On Monday, I will complete my term as High Representative and EU Special Representative. As I prepare to hand over to my successor, I feel satisfied that I have been able to embark on a path that I believe will benefit this country in the longer term, but regret that it was not possible to make as much progress as I had hoped.
The starting point for taking Bosnia and Herzegovina forward is determining the reality of the situation. Some in Bosnia and Herzegovina argue that the Office of the High Representative should be closed immediately. Others believe that its existence is indispensable to make the current system work. Meanwhile, many in the international community view Bosnia and Herzegovina as a great success story that should now be wound up. And others are frustrated by the time it is taking to carry out key reforms necessary to ensuring long-term peace and stability.
When I took up my duties in February last year, I said that I intended to build a dialogue with the citizens of this country – beyond the political establishment – and I have been true to that promise. In addition to professional politicians, I have sought out the opinions of writers, teachers, artists, workers, religious leaders, musicians, and journalists – people in all walks of life – and it is this dialogue with a broad cross section of citizens that has sustained my faith in the future of Bosnia and Herzegovina. It is this broad cross section of citizens who must be heard and allowed to contribute to the development of this country.
It is probably just as well that I did not limit my interlocutors to the politicians, since between the time they spent on electioneering and forming governments, there has only been a couple of months in which it has been possible to address concrete issues.
This country will succeed because in myriad ways individuals and groups of individuals are working in their own fields to make things better. Often the good that these people do goes unnoticed. They tend to operate below the political and media radar. Yet in schools and hospitals, in factories and theatres and businesses and homes throughout the country, men and women are working to secure incremental and positive change.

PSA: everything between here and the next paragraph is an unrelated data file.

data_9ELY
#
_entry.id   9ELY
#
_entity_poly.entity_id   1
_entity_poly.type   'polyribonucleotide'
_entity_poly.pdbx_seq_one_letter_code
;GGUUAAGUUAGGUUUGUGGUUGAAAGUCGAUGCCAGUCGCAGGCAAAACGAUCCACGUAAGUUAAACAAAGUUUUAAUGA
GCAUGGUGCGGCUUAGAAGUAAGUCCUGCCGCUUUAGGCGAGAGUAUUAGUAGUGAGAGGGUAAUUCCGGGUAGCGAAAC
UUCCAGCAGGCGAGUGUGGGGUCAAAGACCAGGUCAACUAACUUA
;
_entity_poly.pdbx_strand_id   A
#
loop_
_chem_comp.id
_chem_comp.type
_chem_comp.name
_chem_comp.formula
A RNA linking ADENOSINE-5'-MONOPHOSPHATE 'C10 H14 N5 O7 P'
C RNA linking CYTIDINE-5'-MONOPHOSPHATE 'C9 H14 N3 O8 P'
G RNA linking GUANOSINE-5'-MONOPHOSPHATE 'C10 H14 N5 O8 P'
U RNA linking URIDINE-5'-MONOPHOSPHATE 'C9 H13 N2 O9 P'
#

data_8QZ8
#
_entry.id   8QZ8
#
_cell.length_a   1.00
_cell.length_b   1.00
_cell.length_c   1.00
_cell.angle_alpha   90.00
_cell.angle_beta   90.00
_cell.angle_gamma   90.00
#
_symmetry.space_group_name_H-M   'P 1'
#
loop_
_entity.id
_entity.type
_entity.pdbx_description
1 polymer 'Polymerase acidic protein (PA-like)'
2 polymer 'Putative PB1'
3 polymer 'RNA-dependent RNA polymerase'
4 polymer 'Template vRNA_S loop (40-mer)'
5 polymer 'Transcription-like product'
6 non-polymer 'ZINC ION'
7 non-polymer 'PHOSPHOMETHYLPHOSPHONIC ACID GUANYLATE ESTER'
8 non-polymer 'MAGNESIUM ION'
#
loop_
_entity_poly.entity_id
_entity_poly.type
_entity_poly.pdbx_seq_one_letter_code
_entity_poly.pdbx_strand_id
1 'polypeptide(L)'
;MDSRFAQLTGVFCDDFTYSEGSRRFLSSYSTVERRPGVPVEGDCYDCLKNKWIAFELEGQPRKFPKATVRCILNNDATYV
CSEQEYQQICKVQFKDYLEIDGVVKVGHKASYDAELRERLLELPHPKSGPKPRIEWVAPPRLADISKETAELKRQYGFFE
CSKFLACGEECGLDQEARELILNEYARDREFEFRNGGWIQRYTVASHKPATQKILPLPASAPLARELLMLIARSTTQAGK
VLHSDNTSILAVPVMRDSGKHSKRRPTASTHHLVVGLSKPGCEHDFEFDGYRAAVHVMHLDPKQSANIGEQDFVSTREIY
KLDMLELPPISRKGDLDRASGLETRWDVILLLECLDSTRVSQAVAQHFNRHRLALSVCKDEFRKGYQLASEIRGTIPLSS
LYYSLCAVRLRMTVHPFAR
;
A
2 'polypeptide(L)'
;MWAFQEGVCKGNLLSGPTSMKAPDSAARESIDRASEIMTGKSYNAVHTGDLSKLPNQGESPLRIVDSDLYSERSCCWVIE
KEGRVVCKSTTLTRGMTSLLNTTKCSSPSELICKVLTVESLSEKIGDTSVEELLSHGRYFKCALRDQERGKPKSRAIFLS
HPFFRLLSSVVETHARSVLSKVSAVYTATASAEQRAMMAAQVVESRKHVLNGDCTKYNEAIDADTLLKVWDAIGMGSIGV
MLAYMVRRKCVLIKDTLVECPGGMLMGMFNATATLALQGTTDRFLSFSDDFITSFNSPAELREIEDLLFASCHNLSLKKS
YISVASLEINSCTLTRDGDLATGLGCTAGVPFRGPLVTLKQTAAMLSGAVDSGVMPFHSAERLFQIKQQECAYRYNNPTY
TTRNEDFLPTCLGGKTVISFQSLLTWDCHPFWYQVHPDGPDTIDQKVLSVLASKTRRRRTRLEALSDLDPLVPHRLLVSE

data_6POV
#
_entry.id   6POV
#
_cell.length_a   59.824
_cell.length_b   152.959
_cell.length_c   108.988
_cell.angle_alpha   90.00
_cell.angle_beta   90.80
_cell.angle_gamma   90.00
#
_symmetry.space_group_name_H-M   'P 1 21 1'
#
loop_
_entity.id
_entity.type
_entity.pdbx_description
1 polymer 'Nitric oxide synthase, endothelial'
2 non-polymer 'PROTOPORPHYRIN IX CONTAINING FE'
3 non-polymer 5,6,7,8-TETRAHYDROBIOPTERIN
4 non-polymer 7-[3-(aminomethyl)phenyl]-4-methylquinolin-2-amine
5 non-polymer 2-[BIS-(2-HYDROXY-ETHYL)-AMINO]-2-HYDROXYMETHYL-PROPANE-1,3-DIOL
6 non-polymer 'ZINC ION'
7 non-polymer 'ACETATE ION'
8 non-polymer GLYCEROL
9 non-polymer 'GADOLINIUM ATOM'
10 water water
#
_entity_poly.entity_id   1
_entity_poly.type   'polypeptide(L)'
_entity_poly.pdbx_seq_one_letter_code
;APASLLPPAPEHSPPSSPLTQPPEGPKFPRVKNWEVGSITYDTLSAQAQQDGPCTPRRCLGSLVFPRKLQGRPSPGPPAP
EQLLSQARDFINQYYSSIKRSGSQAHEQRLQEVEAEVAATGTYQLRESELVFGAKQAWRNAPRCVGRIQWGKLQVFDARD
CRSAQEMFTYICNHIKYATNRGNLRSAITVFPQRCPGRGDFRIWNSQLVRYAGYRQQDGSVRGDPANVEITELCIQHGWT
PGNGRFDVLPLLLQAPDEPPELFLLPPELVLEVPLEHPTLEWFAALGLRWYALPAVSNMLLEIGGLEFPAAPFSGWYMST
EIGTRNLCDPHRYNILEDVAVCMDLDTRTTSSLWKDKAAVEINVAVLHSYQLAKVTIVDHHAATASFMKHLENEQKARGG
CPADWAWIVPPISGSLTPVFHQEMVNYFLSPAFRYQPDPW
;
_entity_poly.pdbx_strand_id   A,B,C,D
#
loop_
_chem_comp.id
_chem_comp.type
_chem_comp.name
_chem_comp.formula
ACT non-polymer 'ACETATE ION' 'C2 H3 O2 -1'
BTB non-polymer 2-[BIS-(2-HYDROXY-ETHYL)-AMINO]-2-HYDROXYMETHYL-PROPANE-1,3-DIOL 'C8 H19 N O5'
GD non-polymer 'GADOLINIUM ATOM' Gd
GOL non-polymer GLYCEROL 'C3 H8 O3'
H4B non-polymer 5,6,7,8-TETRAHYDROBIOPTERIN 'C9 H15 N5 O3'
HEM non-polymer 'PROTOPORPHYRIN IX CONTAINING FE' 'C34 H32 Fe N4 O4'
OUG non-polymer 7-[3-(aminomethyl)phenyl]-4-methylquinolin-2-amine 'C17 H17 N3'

At the beginning of my mandate, I said that the solutions to the challenges Bosnia and Herzegovina faces would come not from the High Representative or the international community but from inside the country itself, and I continue to believe this to be true. I did, however, underestimate the extent of the illusion about Bosnia and Herzegovina’s ability to take responsibility for its own future.
Ownership has not flourished as we might have wished, but it may be beginning to take root. Following a general election in which voters were more vocal than ever before, and in an atmosphere where a growing number of pressure groups have started to take the initiative in reminding politicians where their real duties lie, I believe civil society here is stronger today than it was even two years ago. But it must continue to grow, for it is civil society that can hold politicians to account for their actions.
Slowly but steadily, a new economy – based on innovative and competitive ideas – is emerging and starting to produce jobs. At the same time, there has been some progress in improving public services – educators and health professionals, for example, are starting to apply international standards and techniques.
When I began my mandate, I said that I would work with the people to help move Bosnia and Herzegovina forward. Now, at the end of my mandate, I see areas where progress has been made. In almost every case it has been made by the responsible and constructive engagement of citizens. Those who engage by their actions, not by rhetoric, are the ones who are achieving practical results. I have witnessed this to a much broader degree at a municipal level.
This country needs concrete measures, not political hot air. It needs constructive dialogue to improve economic and social standards, as well as to address vital issues such as reconciliation and constitutional reform that need to be addressed. If I have a parting thought it is this: progress will only be made when politicians stop grandstanding and start listening to the opinions of others in a spirit of dialogue.
Though my mandate has come to an end, I hope to continue serving this country and its people in other ways. I wish to thank all those who have helped me understand Bosnia and Herzegovina’s complex reality. Rather than taking this opportunity to bid you farewell, therefore, I would like to conclude with a respectful and affectionate au revoir.
Christian Schwarz-Schilling is the international community’s High Representative and the European Union’s Special Representative in Bosnia and Herzegovina.